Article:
Corneliu Coposu’s political will was publicly presented on Sunday, 23 years after the senior politician’s death. The document was found in the archives of the Corneliu Coposu Foundation.
The will has three parts: the first contains private testamentary data, the second contains the list of qualities that a “veritable” politician needs, and the third is built as a code of political ethics.
The political will of late Christian Democratic National Peasants’ Party (PNTCD) leader Corneliu Coposu encourages the young generation to get involved in defending the values of democracy and not to give in to pressures of any kind, because only this way would Romania succeed in overcoming the traumas caused by the communist period. Other ideas are the belief in God, in family, and the fact that the restoration of the monarchy would be the only measure that would ensure the salvation of Romania. Patriotism proven through actions, not words, and the power of the personal example, which would educate the young in the spirit of universal values, are also among the principles listed by Coposu.
The will was written on the night of 24-25 July 1994, on the hospital bed. Corneliu Coposu was scheduled to undergo surgery on the morning of July 25, a procedure that, a few hours before, he sensed as the end: “This surgical intervention could be fatal for me.”
In that context, that night, Corneliu Coposu wrote that “in crucial moments that foreshadow inevitable reckonings and the rigor without exception of the laws of nature, people have the habit of outlining intentions or wishes that would survive their disappearance. Having no wealth, I am spared the obligation of allocating assets. (…) My boundless gratitude for my dear parents, who taught me to differentiate between good and evil, to be honest, to hate lie and hypocrisy, to fight honestly for my ideal, to face all hardships for the ideal that I serve.”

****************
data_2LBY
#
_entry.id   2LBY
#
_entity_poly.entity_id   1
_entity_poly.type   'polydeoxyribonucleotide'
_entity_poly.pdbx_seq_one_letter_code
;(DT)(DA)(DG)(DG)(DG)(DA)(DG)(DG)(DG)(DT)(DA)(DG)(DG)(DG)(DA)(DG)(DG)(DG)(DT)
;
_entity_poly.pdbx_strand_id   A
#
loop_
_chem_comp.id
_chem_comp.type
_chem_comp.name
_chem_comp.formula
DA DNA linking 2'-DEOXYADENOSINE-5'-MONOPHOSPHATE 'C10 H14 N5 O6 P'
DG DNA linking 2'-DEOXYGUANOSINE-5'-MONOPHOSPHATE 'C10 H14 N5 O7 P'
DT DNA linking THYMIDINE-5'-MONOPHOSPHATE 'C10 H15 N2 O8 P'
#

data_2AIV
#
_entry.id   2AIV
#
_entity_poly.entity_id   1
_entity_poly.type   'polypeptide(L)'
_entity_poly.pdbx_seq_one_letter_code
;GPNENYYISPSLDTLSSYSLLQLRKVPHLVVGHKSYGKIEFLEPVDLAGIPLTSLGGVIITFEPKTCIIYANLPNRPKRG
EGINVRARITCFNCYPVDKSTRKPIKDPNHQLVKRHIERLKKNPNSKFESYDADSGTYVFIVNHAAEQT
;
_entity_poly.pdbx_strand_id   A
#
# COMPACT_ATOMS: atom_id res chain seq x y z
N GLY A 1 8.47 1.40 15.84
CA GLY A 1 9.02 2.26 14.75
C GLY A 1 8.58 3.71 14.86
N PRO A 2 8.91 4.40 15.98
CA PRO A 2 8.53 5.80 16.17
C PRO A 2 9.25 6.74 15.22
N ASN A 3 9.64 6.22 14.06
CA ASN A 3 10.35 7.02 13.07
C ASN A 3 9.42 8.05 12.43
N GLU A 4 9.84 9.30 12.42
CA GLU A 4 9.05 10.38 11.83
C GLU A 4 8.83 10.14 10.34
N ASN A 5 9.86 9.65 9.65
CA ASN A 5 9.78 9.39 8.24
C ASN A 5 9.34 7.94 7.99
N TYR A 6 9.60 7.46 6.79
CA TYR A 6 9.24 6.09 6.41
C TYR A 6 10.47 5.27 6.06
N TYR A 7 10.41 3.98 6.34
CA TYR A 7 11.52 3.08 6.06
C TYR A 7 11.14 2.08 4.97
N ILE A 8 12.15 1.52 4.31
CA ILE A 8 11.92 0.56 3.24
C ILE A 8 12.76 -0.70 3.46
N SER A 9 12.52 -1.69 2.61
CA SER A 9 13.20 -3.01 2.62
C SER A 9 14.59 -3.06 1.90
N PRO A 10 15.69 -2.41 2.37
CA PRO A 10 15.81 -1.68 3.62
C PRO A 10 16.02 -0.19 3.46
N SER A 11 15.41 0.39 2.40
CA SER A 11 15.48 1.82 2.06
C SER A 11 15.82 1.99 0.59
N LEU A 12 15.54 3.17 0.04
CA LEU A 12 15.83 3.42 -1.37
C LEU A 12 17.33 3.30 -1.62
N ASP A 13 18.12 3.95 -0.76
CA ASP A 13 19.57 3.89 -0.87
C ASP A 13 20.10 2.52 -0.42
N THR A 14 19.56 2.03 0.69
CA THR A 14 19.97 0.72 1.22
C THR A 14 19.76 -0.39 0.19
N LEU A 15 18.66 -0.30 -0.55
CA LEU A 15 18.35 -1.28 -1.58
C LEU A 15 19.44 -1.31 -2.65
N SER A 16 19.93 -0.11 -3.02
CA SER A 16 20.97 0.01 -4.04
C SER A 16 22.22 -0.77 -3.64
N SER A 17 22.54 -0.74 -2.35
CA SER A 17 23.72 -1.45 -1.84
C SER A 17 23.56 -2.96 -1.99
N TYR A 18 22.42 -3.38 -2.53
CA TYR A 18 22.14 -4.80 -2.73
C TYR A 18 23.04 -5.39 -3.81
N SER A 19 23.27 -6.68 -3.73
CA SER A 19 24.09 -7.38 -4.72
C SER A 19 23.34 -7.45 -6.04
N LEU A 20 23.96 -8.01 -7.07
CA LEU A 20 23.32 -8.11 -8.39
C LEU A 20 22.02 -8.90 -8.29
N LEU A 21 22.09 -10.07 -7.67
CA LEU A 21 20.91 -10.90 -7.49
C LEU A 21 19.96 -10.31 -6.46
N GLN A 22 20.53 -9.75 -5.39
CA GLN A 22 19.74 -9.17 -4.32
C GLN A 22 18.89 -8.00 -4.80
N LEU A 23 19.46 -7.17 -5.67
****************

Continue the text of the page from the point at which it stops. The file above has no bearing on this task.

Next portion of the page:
One of the senior politician’s private wishes was to be “buried without pomp, without speeches, in the cemetery in Bucharest,” and for the leadership of the National Peasant’s Party to go “under the jurisdiction of Ion Diaconescu.”
“I honestly hope that all political friends would offer their assistance, would support him and would contribute to the consolidation of the Party. Iuliu Maniu and Ion Mihalache’s curse will befall those who, taking advantage of the transition, would attempt, through disloyal means, to capitalise on their ambitions.”
Another wish was for “the old generation to pass the relay to future generations.” In this sense, Coposu noted: “I am sorry I did not end up handling this natural operation. I hope it will be done without convulsions. (…) I put great hope in the future political activity of my young friends, with whose future political career I tried to be preoccupied: Costin Borc, Ionut Muntean, Ionut Gherasim. I foresee a good future for them.”
He encouraged the young generations to consider the turmoil of the past: “It must serve as a lesson. There were many vain persons who left the Party, thinking they would accomplish the deeds they dreamed (Vaida, Stere, Iunian, Lupu, Calinescu). History has swallowed up all of them, but the party has remained. The fate of dissidents and turncoats is sealed. Unfortunately, people do not take into account the experiences of the past.”
Confident in the future of Romanian youth and democracy, Corneliu Coposu wrote on the night of 24 July 1994: “the communist era, imposed on our country after the Second World War, was the biggest catastrophe in Romanian history. (…) This catastrophe of recent decades – communism – has collapsed irredeemably. I believe democratic institutions will be established in Romania. I believe that the restoration of the monarchy is our salvation.”
At the same time, as defender of honest political principles, Corneliu Coposu also wrote in his will: “politics is a moral activity and it cannot be delimited from ethics and honesty. I have always cherished honest and loyal people and I was uneasy when, compelled by circumstances, I was obligated to work with or be around flunkeys and people without character. I detest those who negotiate principles, because I believe it is not permissible to engage in compromises that change the essence of the objectives you are militating for.”